Sick of being the bad guy
By Kathy Mitchell & Marcy Sugar Annie’s Mailbox December 28, 2012 11:06AM
Updated: January 30, 2013 6:03AM
Dear Annie: My husband and I have been married for 23 years, and we have two teenage daughters. Our biggest issue is disciplining the kids.
I think they should do more household chores. My husband agrees in theory, but does nothing to hold them accountable when they don’t cooperate, so the burden of discipline falls on me.
I’m sick of being the bad guy and living in a slovenly house that no one else cares about. I’ve talked to them until I’m blue in the face. I’ve tried letting things go to see whether they’d eventually do something, and that doesn’t work either. Usually, I end up so frustrated that I throw a big hissy fit and clean it myself.
I’m ready to move out. To me, it’s more than the mess. It’s teaching the kids to be independent, to have some work ethic and to be accountable for their actions. To them, I’m being a nag. What should I do?
Tired in Rural Oregon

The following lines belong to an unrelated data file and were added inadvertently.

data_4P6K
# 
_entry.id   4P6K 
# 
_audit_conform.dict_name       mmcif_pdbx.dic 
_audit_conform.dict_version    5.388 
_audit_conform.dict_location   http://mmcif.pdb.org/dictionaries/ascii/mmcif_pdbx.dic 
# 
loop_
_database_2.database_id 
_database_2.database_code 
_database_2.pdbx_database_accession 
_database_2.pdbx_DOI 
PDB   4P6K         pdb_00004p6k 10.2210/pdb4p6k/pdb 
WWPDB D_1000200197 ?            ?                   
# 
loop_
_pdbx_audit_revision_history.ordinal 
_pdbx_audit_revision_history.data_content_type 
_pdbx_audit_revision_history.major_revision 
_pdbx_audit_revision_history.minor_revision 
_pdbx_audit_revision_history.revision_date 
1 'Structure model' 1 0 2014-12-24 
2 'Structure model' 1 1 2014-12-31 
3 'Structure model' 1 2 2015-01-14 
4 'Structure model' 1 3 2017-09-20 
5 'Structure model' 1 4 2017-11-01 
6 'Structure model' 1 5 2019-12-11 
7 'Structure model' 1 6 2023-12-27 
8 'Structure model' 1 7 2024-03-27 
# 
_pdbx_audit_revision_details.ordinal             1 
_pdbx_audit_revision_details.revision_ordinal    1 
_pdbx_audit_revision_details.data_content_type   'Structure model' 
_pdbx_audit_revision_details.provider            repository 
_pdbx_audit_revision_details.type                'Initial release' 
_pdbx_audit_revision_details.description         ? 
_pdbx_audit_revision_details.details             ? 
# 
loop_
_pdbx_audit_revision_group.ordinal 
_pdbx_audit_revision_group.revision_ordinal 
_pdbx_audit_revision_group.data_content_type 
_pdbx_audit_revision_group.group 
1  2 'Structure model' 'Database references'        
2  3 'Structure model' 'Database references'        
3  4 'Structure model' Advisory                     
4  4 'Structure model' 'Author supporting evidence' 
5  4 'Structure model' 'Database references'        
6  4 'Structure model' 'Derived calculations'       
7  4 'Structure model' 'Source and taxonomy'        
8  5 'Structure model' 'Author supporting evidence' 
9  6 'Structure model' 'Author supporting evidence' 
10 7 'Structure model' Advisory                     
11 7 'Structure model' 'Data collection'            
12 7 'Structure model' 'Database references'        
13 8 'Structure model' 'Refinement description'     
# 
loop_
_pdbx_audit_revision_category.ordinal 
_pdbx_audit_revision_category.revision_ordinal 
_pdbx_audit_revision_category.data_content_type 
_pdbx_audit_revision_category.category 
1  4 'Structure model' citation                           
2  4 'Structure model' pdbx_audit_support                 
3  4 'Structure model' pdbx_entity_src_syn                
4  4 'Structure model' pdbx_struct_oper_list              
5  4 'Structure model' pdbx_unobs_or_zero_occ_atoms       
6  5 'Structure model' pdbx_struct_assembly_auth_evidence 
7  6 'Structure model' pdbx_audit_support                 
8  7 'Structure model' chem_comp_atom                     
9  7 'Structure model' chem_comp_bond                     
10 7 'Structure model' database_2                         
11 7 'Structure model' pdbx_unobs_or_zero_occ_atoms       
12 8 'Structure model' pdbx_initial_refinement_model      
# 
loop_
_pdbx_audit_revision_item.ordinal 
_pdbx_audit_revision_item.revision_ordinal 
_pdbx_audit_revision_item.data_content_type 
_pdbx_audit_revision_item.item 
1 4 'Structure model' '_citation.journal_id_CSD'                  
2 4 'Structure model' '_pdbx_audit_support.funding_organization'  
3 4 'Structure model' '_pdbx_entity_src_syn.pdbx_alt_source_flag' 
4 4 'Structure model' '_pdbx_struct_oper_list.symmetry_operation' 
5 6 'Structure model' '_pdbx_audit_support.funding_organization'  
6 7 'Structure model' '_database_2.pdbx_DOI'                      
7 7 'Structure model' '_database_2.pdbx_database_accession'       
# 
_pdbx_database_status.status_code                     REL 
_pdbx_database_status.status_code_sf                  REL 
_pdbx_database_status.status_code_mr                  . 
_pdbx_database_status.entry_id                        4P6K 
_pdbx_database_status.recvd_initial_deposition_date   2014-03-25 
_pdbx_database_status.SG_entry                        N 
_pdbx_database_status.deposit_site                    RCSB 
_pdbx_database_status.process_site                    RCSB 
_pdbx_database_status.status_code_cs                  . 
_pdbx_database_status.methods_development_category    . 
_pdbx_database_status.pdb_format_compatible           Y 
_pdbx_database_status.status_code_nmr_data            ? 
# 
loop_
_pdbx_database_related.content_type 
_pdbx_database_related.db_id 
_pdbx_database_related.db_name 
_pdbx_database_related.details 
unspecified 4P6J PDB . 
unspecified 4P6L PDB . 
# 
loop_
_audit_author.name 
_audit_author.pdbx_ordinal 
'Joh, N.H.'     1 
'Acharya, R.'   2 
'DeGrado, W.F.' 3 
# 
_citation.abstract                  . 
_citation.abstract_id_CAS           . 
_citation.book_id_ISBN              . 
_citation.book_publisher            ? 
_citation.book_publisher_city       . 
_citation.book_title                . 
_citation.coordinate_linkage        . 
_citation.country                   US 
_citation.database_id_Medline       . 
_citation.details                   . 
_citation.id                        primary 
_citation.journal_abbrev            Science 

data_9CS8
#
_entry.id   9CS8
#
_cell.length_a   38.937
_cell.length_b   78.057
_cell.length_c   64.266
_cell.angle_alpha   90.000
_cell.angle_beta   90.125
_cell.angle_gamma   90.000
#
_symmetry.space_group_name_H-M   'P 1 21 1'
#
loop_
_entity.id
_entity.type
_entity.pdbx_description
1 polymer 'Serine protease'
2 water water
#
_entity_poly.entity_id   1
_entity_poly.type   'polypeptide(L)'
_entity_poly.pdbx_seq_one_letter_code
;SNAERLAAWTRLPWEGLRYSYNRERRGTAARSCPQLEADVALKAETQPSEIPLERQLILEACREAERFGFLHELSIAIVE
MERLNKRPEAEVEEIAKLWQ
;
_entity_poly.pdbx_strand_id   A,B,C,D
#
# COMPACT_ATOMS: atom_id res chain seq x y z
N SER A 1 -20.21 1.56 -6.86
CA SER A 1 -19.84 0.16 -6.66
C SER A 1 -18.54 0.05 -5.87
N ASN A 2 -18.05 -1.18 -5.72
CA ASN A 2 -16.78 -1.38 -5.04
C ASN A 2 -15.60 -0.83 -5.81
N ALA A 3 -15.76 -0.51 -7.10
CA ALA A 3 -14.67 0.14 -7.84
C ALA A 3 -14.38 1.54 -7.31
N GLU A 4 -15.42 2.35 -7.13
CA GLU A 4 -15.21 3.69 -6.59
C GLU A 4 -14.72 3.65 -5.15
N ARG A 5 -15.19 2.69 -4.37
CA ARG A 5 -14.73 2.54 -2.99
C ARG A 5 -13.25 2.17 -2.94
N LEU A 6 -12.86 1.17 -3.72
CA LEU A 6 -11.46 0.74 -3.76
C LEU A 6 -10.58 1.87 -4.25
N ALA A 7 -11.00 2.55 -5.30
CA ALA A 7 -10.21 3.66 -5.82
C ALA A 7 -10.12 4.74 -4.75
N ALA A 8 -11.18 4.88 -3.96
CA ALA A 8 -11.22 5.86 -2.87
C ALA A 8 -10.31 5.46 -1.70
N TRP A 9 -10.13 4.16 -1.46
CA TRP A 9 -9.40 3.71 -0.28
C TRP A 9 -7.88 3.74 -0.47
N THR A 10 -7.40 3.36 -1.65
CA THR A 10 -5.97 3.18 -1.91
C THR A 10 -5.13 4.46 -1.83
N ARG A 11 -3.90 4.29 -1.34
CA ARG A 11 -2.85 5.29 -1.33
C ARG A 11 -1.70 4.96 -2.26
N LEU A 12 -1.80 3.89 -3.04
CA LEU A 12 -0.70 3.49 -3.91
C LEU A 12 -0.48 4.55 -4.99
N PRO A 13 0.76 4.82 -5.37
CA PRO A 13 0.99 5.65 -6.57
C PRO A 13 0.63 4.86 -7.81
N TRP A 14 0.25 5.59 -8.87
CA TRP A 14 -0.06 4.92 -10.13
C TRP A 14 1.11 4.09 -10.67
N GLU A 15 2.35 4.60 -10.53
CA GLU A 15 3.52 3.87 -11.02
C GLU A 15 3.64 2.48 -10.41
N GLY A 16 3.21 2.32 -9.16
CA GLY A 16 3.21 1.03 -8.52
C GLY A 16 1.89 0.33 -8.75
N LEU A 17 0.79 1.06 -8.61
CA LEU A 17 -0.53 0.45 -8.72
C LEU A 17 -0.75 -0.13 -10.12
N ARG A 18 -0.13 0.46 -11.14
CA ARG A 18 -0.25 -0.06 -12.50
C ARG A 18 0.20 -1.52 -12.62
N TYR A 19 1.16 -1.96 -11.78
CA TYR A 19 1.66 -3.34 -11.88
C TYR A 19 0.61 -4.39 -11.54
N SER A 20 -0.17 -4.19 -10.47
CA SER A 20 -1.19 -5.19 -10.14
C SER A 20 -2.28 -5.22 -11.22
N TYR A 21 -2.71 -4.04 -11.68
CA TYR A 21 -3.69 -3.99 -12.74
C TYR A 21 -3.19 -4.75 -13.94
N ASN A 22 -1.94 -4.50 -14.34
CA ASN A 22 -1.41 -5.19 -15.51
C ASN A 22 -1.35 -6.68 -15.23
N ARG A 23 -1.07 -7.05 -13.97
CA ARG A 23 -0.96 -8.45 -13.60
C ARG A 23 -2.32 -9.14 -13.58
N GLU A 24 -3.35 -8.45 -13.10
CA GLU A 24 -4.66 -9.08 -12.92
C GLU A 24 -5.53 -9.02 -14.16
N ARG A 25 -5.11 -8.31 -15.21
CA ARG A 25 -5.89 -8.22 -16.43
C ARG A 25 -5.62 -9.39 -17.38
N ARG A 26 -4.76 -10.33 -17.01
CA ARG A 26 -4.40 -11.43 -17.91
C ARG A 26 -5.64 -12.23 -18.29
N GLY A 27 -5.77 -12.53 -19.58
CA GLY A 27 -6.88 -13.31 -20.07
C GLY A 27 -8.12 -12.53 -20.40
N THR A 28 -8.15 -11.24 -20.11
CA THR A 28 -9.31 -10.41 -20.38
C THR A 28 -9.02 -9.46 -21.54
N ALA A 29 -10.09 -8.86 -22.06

Dear Tired: Nagging is part of your job as a parent. And it’s OK to let some things go. The girls’ rooms are theirs. Leave their clothes on the floor and their beds unmade. Tell them those things are their responsibility, and show them how to use the washer and dryer. If you can’t stand the sight of the mess in their rooms, close the doors.
Common areas will be tougher, but they are counting on you to give up. Firmly and repeatedly remind your husband and children to do whatever chores you assign. Do not do these things for them out of exasperation, and try not to become angry. Offer incentives in the form of increased or decreased allowance. Help them understand that you are not a servant.
Being a member of the family means doing your share. If your husband won’t help, discuss hiring outside cleaning assistance.
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